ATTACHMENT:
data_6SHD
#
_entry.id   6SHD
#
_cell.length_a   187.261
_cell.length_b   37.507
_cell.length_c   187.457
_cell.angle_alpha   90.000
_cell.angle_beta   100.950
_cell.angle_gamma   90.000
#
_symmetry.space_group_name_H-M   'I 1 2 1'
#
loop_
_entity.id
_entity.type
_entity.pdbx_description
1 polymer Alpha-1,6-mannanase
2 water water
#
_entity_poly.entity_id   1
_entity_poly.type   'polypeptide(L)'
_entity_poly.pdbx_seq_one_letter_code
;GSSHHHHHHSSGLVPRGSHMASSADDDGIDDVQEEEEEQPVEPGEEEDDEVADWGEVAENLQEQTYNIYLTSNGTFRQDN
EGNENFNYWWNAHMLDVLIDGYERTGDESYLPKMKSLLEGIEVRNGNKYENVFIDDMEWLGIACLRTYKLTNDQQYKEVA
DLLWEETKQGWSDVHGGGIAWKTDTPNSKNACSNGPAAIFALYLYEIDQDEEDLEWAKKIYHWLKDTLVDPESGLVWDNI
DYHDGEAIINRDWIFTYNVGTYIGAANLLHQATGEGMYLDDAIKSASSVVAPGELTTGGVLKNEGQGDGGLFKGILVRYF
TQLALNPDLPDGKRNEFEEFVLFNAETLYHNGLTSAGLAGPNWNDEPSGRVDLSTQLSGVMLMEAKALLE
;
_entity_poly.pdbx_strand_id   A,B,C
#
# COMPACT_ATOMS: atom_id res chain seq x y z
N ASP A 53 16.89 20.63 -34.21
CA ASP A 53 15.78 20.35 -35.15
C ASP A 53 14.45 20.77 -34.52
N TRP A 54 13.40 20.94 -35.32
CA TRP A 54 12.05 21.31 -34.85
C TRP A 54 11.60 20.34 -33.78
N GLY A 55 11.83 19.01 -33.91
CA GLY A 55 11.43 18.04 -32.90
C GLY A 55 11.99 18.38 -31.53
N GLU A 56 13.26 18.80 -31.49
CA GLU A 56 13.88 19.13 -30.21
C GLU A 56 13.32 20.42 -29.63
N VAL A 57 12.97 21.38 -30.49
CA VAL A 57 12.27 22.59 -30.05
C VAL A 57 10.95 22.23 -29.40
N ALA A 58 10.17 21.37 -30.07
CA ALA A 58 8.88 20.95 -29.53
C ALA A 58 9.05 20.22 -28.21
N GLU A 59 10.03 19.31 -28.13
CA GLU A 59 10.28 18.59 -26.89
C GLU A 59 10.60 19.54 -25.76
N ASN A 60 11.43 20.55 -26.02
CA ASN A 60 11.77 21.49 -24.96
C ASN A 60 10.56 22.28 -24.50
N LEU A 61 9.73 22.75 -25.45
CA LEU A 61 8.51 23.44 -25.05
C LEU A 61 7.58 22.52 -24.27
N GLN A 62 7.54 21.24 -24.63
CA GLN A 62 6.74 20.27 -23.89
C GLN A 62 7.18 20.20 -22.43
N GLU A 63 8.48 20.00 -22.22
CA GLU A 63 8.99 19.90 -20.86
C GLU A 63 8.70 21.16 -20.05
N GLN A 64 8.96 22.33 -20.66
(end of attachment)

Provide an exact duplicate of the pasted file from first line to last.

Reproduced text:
data_6SHD
#
_entry.id   6SHD
#
_cell.length_a   187.261
_cell.length_b   37.507
_cell.length_c   187.457
_cell.angle_alpha   90.000
_cell.angle_beta   100.950
_cell.angle_gamma   90.000
#
_symmetry.space_group_name_H-M   'I 1 2 1'
#
loop_
_entity.id
_entity.type
_entity.pdbx_description
1 polymer Alpha-1,6-mannanase
2 water water
#
_entity_poly.entity_id   1
_entity_poly.type   'polypeptide(L)'
_entity_poly.pdbx_seq_one_letter_code
;GSSHHHHHHSSGLVPRGSHMASSADDDGIDDVQEEEEEQPVEPGEEEDDEVADWGEVAENLQEQTYNIYLTSNGTFRQDN
EGNENFNYWWNAHMLDVLIDGYERTGDESYLPKMKSLLEGIEVRNGNKYENVFIDDMEWLGIACLRTYKLTNDQQYKEVA
DLLWEETKQGWSDVHGGGIAWKTDTPNSKNACSNGPAAIFALYLYEIDQDEEDLEWAKKIYHWLKDTLVDPESGLVWDNI
DYHDGEAIINRDWIFTYNVGTYIGAANLLHQATGEGMYLDDAIKSASSVVAPGELTTGGVLKNEGQGDGGLFKGILVRYF
TQLALNPDLPDGKRNEFEEFVLFNAETLYHNGLTSAGLAGPNWNDEPSGRVDLSTQLSGVMLMEAKALLE
;
_entity_poly.pdbx_strand_id   A,B,C
#
# COMPACT_ATOMS: atom_id res chain seq x y z
N ASP A 53 16.89 20.63 -34.21
CA ASP A 53 15.78 20.35 -35.15
C ASP A 53 14.45 20.77 -34.52
N TRP A 54 13.40 20.94 -35.32
CA TRP A 54 12.05 21.31 -34.85
C TRP A 54 11.60 20.34 -33.78
N GLY A 55 11.83 19.01 -33.91
CA GLY A 55 11.43 18.04 -32.90
C GLY A 55 11.99 18.38 -31.53
N GLU A 56 13.26 18.80 -31.49
CA GLU A 56 13.88 19.13 -30.21
C GLU A 56 13.32 20.42 -29.63
N VAL A 57 12.97 21.38 -30.49
CA VAL A 57 12.27 22.59 -30.05
C VAL A 57 10.95 22.23 -29.40
N ALA A 58 10.17 21.37 -30.07
CA ALA A 58 8.88 20.95 -29.53
C ALA A 58 9.05 20.22 -28.21
N GLU A 59 10.03 19.31 -28.13
CA GLU A 59 10.28 18.59 -26.89
C GLU A 59 10.60 19.54 -25.76
N ASN A 60 11.43 20.55 -26.02
CA ASN A 60 11.77 21.49 -24.96
C ASN A 60 10.56 22.28 -24.50
N LEU A 61 9.73 22.75 -25.45
CA LEU A 61 8.51 23.44 -25.05
C LEU A 61 7.58 22.52 -24.27
N GLN A 62 7.54 21.24 -24.63
CA GLN A 62 6.74 20.27 -23.89
C GLN A 62 7.18 20.20 -22.43
N GLU A 63 8.48 20.00 -22.22
CA GLU A 63 8.99 19.90 -20.86
C GLU A 63 8.70 21.16 -20.05
N GLN A 64 8.96 22.33 -20.66